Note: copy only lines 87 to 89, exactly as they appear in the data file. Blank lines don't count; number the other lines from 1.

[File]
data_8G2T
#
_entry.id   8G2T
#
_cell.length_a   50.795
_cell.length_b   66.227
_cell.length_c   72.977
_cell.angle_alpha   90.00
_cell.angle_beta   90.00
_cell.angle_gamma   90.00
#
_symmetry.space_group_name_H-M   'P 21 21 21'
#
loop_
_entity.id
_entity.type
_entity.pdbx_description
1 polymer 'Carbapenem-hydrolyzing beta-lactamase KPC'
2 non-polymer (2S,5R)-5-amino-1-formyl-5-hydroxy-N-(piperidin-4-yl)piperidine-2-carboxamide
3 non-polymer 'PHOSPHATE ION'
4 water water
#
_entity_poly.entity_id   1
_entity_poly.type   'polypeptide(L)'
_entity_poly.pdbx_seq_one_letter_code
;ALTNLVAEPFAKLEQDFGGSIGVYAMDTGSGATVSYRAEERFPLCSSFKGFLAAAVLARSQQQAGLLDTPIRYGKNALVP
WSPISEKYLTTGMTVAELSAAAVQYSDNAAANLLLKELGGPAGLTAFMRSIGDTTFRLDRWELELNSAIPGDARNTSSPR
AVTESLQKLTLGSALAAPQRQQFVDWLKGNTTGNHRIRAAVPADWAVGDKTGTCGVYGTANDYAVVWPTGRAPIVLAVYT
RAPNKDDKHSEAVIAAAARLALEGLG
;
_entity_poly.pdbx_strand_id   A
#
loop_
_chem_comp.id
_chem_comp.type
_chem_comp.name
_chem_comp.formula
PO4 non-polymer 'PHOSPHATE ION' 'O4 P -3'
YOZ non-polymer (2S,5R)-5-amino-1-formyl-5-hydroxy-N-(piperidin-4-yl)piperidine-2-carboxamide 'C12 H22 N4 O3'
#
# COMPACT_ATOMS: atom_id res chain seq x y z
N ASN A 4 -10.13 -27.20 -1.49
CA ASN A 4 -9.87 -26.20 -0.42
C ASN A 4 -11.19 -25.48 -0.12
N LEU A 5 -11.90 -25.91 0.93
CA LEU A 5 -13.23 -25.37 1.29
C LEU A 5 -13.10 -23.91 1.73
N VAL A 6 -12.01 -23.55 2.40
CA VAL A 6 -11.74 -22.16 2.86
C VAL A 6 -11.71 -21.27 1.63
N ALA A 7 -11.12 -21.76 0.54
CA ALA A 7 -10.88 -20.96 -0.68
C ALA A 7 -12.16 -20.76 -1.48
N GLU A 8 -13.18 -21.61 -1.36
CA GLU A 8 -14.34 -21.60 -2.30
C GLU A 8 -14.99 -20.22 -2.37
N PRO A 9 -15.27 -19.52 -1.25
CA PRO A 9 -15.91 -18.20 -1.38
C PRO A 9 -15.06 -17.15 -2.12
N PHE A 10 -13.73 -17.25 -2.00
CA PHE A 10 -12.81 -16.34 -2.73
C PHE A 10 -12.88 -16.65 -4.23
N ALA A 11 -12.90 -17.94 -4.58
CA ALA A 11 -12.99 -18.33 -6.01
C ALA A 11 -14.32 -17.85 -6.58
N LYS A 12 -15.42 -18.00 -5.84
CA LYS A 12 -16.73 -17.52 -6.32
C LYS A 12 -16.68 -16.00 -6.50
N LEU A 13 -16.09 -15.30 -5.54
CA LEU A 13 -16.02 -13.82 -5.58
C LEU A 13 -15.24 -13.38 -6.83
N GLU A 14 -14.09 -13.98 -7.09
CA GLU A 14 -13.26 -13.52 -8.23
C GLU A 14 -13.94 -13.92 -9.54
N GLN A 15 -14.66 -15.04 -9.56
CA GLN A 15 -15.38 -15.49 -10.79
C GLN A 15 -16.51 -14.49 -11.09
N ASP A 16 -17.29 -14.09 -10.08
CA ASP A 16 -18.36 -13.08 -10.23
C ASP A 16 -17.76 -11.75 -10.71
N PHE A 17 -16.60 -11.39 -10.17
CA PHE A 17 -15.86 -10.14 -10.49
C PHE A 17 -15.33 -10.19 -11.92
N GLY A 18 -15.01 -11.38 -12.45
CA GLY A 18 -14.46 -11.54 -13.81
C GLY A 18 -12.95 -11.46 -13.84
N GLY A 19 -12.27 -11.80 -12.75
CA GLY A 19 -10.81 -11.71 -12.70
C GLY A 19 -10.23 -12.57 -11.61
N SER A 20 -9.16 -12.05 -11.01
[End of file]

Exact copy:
N GLY A 19 -12.27 -11.80 -12.75
CA GLY A 19 -10.81 -11.71 -12.70
C GLY A 19 -10.23 -12.57 -11.61